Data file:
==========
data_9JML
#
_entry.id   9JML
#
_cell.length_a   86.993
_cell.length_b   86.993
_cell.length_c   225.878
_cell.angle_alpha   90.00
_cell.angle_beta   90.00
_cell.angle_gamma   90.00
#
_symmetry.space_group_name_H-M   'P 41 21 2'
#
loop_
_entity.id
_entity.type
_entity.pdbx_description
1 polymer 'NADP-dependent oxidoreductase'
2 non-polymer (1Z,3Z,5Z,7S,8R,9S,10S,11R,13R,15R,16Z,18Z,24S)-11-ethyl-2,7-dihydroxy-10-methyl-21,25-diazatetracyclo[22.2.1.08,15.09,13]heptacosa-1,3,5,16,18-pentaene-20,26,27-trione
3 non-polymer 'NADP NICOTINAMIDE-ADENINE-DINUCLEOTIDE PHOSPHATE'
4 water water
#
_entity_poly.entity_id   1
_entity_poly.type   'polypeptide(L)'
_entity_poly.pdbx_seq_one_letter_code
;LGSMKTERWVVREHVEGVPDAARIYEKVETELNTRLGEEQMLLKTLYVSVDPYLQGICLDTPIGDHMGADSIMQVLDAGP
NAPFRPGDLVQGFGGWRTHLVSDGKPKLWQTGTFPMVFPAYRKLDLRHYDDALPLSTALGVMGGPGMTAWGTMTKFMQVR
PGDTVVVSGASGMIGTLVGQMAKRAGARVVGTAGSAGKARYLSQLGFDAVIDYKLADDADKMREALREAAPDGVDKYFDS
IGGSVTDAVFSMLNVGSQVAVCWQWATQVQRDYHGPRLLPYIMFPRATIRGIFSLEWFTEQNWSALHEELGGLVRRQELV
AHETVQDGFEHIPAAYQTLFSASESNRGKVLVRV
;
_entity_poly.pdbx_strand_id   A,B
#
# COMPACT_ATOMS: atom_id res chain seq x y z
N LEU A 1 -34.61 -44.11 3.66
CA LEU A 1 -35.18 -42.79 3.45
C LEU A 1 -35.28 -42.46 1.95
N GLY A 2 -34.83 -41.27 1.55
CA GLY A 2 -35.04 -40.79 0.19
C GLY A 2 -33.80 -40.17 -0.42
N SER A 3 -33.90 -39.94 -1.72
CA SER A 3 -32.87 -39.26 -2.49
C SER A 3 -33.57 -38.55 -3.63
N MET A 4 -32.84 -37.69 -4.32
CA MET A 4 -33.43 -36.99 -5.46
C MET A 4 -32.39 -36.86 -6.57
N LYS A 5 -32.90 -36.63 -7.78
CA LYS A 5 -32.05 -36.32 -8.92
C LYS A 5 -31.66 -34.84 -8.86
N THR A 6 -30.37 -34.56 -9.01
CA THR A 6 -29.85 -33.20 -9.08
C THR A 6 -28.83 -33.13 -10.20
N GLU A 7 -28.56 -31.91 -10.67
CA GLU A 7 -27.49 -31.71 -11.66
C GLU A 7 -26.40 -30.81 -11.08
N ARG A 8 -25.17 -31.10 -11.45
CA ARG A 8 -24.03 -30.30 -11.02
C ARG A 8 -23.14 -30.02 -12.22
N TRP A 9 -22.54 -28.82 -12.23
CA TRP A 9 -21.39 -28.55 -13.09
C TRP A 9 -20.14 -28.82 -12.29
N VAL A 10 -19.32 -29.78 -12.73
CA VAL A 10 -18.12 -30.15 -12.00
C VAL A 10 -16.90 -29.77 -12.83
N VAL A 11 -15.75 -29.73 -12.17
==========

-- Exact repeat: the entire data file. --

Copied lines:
data_9JML
#
_entry.id   9JML
#
_cell.length_a   86.993
_cell.length_b   86.993
_cell.length_c   225.878
_cell.angle_alpha   90.00
_cell.angle_beta   90.00
_cell.angle_gamma   90.00
#
_symmetry.space_group_name_H-M   'P 41 21 2'
#
loop_
_entity.id
_entity.type
_entity.pdbx_description
1 polymer 'NADP-dependent oxidoreductase'
2 non-polymer (1Z,3Z,5Z,7S,8R,9S,10S,11R,13R,15R,16Z,18Z,24S)-11-ethyl-2,7-dihydroxy-10-methyl-21,25-diazatetracyclo[22.2.1.08,15.09,13]heptacosa-1,3,5,16,18-pentaene-20,26,27-trione
3 non-polymer 'NADP NICOTINAMIDE-ADENINE-DINUCLEOTIDE PHOSPHATE'
4 water water
#
_entity_poly.entity_id   1
_entity_poly.type   'polypeptide(L)'
_entity_poly.pdbx_seq_one_letter_code
;LGSMKTERWVVREHVEGVPDAARIYEKVETELNTRLGEEQMLLKTLYVSVDPYLQGICLDTPIGDHMGADSIMQVLDAGP
NAPFRPGDLVQGFGGWRTHLVSDGKPKLWQTGTFPMVFPAYRKLDLRHYDDALPLSTALGVMGGPGMTAWGTMTKFMQVR
PGDTVVVSGASGMIGTLVGQMAKRAGARVVGTAGSAGKARYLSQLGFDAVIDYKLADDADKMREALREAAPDGVDKYFDS
IGGSVTDAVFSMLNVGSQVAVCWQWATQVQRDYHGPRLLPYIMFPRATIRGIFSLEWFTEQNWSALHEELGGLVRRQELV
AHETVQDGFEHIPAAYQTLFSASESNRGKVLVRV
;
_entity_poly.pdbx_strand_id   A,B
#
# COMPACT_ATOMS: atom_id res chain seq x y z
N LEU A 1 -34.61 -44.11 3.66
CA LEU A 1 -35.18 -42.79 3.45
C LEU A 1 -35.28 -42.46 1.95
N GLY A 2 -34.83 -41.27 1.55
CA GLY A 2 -35.04 -40.79 0.19
C GLY A 2 -33.80 -40.17 -0.42
N SER A 3 -33.90 -39.94 -1.72
CA SER A 3 -32.87 -39.26 -2.49
C SER A 3 -33.57 -38.55 -3.63
N MET A 4 -32.84 -37.69 -4.32
CA MET A 4 -33.43 -36.99 -5.46
C MET A 4 -32.39 -36.86 -6.57
N LYS A 5 -32.90 -36.63 -7.78
CA LYS A 5 -32.05 -36.32 -8.92
C LYS A 5 -31.66 -34.84 -8.86
N THR A 6 -30.37 -34.56 -9.01
CA THR A 6 -29.85 -33.20 -9.08
C THR A 6 -28.83 -33.13 -10.20
N GLU A 7 -28.56 -31.91 -10.67
CA GLU A 7 -27.49 -31.71 -11.66
C GLU A 7 -26.40 -30.81 -11.08
N ARG A 8 -25.17 -31.10 -11.45
CA ARG A 8 -24.03 -30.30 -11.02
C ARG A 8 -23.14 -30.02 -12.22
N TRP A 9 -22.54 -28.82 -12.23
CA TRP A 9 -21.39 -28.55 -13.09
C TRP A 9 -20.14 -28.82 -12.29
N VAL A 10 -19.32 -29.78 -12.73
CA VAL A 10 -18.12 -30.15 -12.00
C VAL A 10 -16.90 -29.77 -12.83
N VAL A 11 -15.75 -29.73 -12.17